• Post meal, pre-hike to the frozen
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Talkin’ Trash

Out here in the country, we don’t have regular curbside trash service. Well, let me clarify that. There is a trash service, but you have to pay for it. Since we live one mile down a dirt road, by the time we haul our garbage and recycleables into the back of the Outback and down to the curb we figured we might as well just keep driving, skip the removal fee,  and take them to what’s known as the “transfer station”, where debris of various sorts is taken, sorted, and then eventually hauled off to the landfill or recycling facilities.

Hubs created the recycling holding station pictured above for keeping our items out of the house (our pantry was getting some kind of crazy crowded with all manner of recyclables). Since almost every forest-dwelling predator imaginable shares the cove with us out here, he put a handled plank of wood on top to credit a barrier and deter easy access from marauding visitors of the four-footed persuasion. The gravel beneath each bin serves two purposes: it creates a weed barrier and it provides drainage to prevent water from pooling beneath the bins.

It’s awesome. Over the course of a few days, I squirrel away recyclable this’s and that’s in a canvas tote in the pantry. When it’s full, I schlep it outdoors and place items in separate bins for glass, metal, plastic, paper, and cardboard (which I jointly share with #5 recyclable items, accepted at our local Whole Foods).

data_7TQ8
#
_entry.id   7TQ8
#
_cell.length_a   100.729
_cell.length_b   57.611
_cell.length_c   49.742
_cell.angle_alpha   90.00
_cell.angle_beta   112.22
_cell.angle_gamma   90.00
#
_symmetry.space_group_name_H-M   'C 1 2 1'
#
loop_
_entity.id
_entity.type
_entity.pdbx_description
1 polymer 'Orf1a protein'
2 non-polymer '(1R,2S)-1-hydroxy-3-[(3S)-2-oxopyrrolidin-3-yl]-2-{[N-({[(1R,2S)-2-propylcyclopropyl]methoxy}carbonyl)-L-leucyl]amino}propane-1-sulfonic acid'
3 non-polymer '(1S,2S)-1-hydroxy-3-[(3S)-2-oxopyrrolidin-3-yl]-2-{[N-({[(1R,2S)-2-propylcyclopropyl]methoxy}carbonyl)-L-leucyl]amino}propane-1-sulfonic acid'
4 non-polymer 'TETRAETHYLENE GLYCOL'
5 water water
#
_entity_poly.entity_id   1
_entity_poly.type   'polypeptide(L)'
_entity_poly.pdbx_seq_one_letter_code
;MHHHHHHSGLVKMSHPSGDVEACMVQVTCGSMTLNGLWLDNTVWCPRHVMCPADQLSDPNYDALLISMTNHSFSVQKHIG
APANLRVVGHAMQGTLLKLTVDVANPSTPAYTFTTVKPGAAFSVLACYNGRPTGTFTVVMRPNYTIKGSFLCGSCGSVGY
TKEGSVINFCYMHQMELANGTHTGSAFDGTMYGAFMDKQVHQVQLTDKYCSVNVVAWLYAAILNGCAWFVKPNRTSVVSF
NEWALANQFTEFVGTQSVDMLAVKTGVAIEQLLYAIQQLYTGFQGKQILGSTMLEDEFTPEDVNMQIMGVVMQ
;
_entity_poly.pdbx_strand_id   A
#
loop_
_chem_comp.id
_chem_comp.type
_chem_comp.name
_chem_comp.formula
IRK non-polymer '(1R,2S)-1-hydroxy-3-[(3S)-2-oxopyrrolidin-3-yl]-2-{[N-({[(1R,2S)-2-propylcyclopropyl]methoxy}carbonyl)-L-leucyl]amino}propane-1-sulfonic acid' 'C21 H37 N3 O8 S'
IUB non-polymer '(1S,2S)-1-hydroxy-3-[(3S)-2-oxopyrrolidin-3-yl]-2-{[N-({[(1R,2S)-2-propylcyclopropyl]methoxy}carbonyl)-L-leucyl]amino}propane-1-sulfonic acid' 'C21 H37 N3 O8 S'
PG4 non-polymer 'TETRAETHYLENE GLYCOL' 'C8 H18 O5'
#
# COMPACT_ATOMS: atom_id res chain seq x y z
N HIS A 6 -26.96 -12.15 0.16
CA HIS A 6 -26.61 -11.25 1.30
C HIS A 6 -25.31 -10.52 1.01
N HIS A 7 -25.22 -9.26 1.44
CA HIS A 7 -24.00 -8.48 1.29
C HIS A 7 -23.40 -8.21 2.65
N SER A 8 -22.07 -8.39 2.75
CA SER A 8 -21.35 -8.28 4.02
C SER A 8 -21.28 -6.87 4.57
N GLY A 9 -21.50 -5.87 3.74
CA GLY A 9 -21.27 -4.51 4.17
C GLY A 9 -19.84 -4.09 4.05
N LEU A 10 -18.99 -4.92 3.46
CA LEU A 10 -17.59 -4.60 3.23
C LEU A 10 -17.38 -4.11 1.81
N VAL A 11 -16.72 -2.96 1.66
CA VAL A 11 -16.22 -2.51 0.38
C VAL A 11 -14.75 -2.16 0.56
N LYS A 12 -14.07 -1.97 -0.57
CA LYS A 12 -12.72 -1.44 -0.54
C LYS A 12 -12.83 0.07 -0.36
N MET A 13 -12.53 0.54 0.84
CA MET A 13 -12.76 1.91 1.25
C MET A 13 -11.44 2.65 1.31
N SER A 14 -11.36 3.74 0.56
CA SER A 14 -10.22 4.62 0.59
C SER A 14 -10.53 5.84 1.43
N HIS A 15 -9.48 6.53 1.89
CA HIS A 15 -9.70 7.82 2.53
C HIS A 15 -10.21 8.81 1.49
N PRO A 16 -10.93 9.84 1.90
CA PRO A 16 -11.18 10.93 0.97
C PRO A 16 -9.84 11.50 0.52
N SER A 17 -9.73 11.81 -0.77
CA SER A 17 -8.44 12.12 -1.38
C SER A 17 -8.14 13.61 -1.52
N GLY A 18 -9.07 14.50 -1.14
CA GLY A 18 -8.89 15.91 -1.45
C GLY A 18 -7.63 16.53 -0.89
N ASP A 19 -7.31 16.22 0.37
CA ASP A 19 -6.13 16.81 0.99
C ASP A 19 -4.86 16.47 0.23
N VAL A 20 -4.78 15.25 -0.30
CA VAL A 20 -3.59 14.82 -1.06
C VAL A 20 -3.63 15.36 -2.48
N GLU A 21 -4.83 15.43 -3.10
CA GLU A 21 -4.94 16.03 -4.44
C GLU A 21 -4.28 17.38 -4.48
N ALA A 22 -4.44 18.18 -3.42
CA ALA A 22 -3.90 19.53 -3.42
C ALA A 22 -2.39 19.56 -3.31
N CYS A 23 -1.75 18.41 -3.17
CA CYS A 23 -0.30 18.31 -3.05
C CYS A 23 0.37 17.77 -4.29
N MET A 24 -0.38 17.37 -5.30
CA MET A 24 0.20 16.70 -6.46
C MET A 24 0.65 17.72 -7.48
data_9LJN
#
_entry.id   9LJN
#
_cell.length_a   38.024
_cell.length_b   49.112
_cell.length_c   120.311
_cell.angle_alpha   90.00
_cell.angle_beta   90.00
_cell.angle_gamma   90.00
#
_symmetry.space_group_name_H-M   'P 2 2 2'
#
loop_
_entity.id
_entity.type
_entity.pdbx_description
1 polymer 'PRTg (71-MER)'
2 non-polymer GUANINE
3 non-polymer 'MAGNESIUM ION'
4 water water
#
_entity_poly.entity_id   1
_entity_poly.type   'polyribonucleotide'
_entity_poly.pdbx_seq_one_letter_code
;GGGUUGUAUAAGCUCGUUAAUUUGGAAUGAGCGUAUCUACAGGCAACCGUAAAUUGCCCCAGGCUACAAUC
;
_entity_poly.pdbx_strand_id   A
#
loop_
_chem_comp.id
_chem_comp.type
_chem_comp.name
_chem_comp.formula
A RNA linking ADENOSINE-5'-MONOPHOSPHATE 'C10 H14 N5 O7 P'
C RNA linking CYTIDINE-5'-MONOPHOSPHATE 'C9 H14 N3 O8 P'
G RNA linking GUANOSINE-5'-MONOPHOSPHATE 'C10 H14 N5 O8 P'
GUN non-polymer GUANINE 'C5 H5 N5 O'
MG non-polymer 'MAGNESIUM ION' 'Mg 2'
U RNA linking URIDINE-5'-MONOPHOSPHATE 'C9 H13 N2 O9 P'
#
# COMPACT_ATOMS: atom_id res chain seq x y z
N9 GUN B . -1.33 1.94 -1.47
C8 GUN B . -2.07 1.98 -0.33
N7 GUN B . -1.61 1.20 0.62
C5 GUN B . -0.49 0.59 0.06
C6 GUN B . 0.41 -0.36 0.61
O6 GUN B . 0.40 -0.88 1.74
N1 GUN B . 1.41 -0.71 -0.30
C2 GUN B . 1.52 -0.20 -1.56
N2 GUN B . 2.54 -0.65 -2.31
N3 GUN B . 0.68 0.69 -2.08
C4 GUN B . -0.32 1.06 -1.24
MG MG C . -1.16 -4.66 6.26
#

As an order-seeking person, this appeals to me on so many levels. Things are tidy inside, and orderly outside, interluding in a sort of recycling purgatory until we fire up the Subaru and make our pilgrimage to the Transfer Station. I keep my sanity in check and my house orderly while our recyclables get a second lease on life. Win, win.

5 Responses to Talkin’ Trash

  • Brillant, simple, and actually a *nice looking* trash station! I can't stand having stuff in the house, either. This looks like an excellent compromise.

    Sarah M

  • Elizabeth says:

    I have the same issue, living in a rural area as well. Thankfully, the dump is only about a mile up the road, but they accept very limited recyclables. I've been trying to come up with a good outdoor storage solution too, though the area of back porch is all of like 3×12!

  • mandi says:

    Great idea! We are in a new home and I have been brain storming ways to keep the recyclables from taking over the house!

    Also- completely off subject- but i'm looking into investing in my first pressure cooker. I was looking at the Presto models 23 quart or 16 quart. Trying to decide if the 23 quart would be too big for daily cooking. Any experience with pressure cookers? any insight would be so appreciated!

  • mandi-that really depends on how much you intend to can at one time. i've got an all-american 15 quart pressure canner and i've never felt the need for a larger size, even when making big batches. if you're feeding a large family, or all of the farm hands (should you have them), then get the larger size. otherwise, the smaller model should do the job just fine.

  • oklyous says:

    Really cool and practical:)
    I live in the city and I am soo disapointed about how it is not possible for us to sort our waste. I would love to do it, but sadly have no possibility of doing it.